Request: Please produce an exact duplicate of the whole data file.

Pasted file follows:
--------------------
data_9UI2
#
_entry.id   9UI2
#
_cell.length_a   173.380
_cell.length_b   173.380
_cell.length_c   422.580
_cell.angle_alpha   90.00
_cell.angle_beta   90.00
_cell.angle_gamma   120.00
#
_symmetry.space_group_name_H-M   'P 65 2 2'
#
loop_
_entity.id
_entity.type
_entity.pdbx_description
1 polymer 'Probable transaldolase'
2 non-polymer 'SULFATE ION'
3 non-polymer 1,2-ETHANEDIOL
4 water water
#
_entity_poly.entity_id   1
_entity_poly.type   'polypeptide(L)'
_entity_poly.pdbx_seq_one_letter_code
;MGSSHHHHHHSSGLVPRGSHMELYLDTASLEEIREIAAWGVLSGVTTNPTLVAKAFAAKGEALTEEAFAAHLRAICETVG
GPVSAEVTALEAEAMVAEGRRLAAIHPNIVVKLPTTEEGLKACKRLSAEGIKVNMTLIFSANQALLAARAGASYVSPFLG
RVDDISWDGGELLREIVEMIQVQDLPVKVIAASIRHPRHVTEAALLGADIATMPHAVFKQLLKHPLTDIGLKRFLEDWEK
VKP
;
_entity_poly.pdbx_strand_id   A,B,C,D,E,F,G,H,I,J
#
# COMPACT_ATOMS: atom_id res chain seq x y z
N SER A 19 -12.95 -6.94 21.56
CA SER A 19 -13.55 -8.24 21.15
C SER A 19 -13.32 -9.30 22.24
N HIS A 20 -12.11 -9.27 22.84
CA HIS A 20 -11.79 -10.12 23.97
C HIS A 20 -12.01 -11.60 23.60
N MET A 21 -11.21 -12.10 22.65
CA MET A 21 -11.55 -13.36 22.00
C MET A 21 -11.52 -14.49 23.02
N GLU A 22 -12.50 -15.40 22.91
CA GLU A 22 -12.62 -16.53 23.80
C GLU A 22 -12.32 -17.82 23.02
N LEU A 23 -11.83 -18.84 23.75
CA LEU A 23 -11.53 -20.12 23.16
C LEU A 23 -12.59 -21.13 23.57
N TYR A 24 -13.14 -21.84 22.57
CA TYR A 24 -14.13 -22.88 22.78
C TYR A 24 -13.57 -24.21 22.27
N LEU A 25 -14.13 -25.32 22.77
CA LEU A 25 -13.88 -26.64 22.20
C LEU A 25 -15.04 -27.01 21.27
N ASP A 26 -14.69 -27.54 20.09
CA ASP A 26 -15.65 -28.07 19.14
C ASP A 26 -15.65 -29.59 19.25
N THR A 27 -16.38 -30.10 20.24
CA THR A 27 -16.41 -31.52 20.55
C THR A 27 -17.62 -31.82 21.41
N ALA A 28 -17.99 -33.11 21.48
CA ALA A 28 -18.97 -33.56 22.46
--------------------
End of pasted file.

data_9UI2
#
_entry.id   9UI2
#
_cell.length_a   173.380
_cell.length_b   173.380
_cell.length_c   422.580
_cell.angle_alpha   90.00
_cell.angle_beta   90.00
_cell.angle_gamma   120.00
#
_symmetry.space_group_name_H-M   'P 65 2 2'
#
loop_
_entity.id
_entity.type
_entity.pdbx_description
1 polymer 'Probable transaldolase'
2 non-polymer 'SULFATE ION'
3 non-polymer 1,2-ETHANEDIOL
4 water water
#
_entity_poly.entity_id   1
_entity_poly.type   'polypeptide(L)'
_entity_poly.pdbx_seq_one_letter_code
;MGSSHHHHHHSSGLVPRGSHMELYLDTASLEEIREIAAWGVLSGVTTNPTLVAKAFAAKGEALTEEAFAAHLRAICETVG
GPVSAEVTALEAEAMVAEGRRLAAIHPNIVVKLPTTEEGLKACKRLSAEGIKVNMTLIFSANQALLAARAGASYVSPFLG
RVDDISWDGGELLREIVEMIQVQDLPVKVIAASIRHPRHVTEAALLGADIATMPHAVFKQLLKHPLTDIGLKRFLEDWEK
VKP
;
_entity_poly.pdbx_strand_id   A,B,C,D,E,F,G,H,I,J
#
# COMPACT_ATOMS: atom_id res chain seq x y z
N SER A 19 -12.95 -6.94 21.56
CA SER A 19 -13.55 -8.24 21.15
C SER A 19 -13.32 -9.30 22.24
N HIS A 20 -12.11 -9.27 22.84
CA HIS A 20 -11.79 -10.12 23.97
C HIS A 20 -12.01 -11.60 23.60
N MET A 21 -11.21 -12.10 22.65
CA MET A 21 -11.55 -13.36 22.00
C MET A 21 -11.52 -14.49 23.02
N GLU A 22 -12.50 -15.40 22.91
CA GLU A 22 -12.62 -16.53 23.80
C GLU A 22 -12.32 -17.82 23.02
N LEU A 23 -11.83 -18.84 23.75
CA LEU A 23 -11.53 -20.12 23.16
C LEU A 23 -12.59 -21.13 23.57
N TYR A 24 -13.14 -21.84 22.57
CA TYR A 24 -14.13 -22.88 22.78
C TYR A 24 -13.57 -24.21 22.27
N LEU A 25 -14.13 -25.32 22.77
CA LEU A 25 -13.88 -26.64 22.20
C LEU A 25 -15.04 -27.01 21.27
N ASP A 26 -14.69 -27.54 20.09
CA ASP A 26 -15.65 -28.07 19.14
C ASP A 26 -15.65 -29.59 19.25
N THR A 27 -16.38 -30.10 20.24
CA THR A 27 -16.41 -31.52 20.55
C THR A 27 -17.62 -31.82 21.41
N ALA A 28 -17.99 -33.11 21.48
CA ALA A 28 -18.97 -33.56 22.46